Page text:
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Published on October 8, 2018

15 Successful People with Autism Who Have Inspired Millions of People

15 Successful People with Autism Who Have Inspired Millions of People

There are those who merely roll over and accept whatever hand fate deals them as the perfect excuse to settle for mediocrity.

Then, there are the other type of people:

The inspirational figures.

The highly successful leaders, innovators and creators.

The heroes who take what other people would see as a limitation and turn it into their superpower, using it to change the world, bring joy to the lives of others and inspire millions of people.

Nowhere will you find a more classic example of these superheroes than among those influential people diagnosed with (or at least showing classic symptoms of) autism spectrum disorder (ASD).

Affecting an estimated 1.5 million people in the United States and around 700,000 in the UK, ASD is a term which covers a number of unique conditions, ranging from Aspergers Syndrome to Autistic Disorder or ‘classic autism’, the latter being the typical condition that most people think of when they hear the word ‘autism.’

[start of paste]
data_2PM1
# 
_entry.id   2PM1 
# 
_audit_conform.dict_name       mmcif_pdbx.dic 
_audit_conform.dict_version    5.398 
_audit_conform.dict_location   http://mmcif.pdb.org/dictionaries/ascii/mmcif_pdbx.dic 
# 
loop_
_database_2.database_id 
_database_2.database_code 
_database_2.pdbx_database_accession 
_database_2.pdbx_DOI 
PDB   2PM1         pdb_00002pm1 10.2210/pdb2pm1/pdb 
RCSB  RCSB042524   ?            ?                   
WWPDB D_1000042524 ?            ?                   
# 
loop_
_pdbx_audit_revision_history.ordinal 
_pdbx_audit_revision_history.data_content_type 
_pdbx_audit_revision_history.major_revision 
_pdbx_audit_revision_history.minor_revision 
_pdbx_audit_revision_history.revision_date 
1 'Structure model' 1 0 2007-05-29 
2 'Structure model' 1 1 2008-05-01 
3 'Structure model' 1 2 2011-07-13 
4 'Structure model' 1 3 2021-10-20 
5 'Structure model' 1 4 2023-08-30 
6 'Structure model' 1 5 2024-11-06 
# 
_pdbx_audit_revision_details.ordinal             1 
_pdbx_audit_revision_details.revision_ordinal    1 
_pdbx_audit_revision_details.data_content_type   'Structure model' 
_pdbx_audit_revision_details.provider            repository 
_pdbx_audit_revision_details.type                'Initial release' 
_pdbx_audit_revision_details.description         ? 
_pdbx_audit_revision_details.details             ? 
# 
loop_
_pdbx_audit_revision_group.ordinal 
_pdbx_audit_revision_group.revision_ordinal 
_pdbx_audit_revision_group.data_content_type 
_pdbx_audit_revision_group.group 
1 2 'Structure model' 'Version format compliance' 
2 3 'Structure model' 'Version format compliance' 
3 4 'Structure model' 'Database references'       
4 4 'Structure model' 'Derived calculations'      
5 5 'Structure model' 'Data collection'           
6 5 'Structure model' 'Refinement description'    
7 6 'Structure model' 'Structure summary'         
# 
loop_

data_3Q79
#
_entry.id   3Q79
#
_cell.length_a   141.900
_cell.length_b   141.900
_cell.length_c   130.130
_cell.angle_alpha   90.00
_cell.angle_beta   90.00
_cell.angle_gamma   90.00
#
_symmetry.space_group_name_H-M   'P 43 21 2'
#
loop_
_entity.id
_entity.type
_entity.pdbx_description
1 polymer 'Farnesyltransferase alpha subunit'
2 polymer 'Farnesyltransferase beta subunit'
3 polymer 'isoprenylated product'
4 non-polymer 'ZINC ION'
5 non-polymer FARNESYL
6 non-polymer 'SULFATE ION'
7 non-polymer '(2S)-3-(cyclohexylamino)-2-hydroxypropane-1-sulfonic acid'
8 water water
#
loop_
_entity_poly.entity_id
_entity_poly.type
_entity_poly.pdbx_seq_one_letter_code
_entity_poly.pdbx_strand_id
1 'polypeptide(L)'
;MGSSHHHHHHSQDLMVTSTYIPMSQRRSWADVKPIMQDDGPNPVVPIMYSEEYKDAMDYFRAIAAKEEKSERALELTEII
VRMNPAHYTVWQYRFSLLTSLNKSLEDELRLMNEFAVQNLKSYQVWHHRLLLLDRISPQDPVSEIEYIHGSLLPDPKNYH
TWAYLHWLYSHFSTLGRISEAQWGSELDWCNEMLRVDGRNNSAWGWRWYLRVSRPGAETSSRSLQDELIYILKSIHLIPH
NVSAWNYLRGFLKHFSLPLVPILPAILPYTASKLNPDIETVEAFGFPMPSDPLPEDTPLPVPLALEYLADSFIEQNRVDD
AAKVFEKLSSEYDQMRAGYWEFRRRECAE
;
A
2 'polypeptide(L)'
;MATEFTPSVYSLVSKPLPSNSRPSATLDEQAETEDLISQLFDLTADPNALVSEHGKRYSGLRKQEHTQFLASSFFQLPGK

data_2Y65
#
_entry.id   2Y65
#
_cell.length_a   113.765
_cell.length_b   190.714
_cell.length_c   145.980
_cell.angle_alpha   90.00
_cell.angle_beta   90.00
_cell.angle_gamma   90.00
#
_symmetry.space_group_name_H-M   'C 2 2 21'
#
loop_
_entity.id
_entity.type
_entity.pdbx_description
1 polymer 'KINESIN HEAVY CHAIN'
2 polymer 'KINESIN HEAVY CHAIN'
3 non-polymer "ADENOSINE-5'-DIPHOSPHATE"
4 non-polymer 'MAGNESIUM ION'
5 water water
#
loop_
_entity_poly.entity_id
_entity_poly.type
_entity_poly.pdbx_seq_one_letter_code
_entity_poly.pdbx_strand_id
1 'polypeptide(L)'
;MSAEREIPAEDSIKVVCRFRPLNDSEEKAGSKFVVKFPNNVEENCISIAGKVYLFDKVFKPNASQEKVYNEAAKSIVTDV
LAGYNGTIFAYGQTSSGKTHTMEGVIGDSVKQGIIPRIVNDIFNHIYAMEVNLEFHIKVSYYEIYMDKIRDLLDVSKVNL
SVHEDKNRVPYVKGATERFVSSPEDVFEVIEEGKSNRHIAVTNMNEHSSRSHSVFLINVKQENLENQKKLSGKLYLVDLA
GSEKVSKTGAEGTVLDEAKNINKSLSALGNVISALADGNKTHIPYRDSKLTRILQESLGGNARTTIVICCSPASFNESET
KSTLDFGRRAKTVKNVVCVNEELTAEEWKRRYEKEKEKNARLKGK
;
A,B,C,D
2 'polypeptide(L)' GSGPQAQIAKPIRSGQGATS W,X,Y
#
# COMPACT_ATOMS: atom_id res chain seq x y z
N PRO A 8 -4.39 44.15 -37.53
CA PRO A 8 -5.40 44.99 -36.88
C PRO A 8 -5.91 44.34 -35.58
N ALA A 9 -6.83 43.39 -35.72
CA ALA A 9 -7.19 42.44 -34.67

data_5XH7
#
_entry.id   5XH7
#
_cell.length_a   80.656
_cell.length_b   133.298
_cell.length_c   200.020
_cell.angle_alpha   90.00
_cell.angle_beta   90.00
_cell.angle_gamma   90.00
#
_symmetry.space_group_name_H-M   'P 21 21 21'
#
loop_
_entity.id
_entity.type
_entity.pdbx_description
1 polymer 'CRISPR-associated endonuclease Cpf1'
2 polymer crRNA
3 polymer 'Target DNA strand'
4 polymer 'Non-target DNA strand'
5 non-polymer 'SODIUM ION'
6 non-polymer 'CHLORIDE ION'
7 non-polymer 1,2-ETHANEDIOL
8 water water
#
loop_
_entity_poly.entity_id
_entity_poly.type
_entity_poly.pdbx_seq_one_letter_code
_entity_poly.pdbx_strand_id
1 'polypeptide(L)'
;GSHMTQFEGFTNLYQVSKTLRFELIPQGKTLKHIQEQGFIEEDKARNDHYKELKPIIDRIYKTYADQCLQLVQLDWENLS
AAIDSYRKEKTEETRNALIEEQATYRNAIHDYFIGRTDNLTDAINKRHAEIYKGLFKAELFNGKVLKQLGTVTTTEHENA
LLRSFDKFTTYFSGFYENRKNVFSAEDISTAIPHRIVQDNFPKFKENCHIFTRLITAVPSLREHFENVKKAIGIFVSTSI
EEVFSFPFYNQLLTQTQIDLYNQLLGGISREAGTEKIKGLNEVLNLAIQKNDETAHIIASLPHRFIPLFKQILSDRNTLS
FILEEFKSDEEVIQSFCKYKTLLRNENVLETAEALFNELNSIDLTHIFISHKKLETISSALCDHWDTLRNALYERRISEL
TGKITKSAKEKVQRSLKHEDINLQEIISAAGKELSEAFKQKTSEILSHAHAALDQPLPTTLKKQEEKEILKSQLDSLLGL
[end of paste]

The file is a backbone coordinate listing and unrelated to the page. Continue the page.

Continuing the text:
In between, there are those with Pervasive Developmental Disorder – Not Otherwise Specified (PDD-NOS) or ‘atypical autism,’ which is the term typically used to describe individuals who show some signs of being on the autistic spectrum yet don’t meet the full criteria for a diagnosis of Aspergers or Autistic Disorder.

People with autism can face any number of different challenges in life, including, but by no means limited to:

  • Difficulty in communicating with others
  • Troubles maintaining friendships
  • Obsessive interests
  • Repetitive body movements such as hand flapping or rocking back and forth
  • Delayed speech and language skills.

Still, whatever challenges ASD may have presented the individuals we’re going to meet today, these aren’t the kind of people to let those challenges get in the way of achieving their dreams.

Ready to be inspired?

Let’s dive in and meet the business leaders, intellectuals, artists and other highly successful people with autism who have inspired millions of people.

1. Dr. Temple Grandin

    Professor of Animal Science / Influential autism spokesperson

    No list of inspiring people with autism could truly begin without first mentioning Temple Grandin.

    Mute until the age of three-and-a-half, Dr. Grandin was diagnosed with autism as a young child and was eventually able to speak thanks to the help of a speech therapist.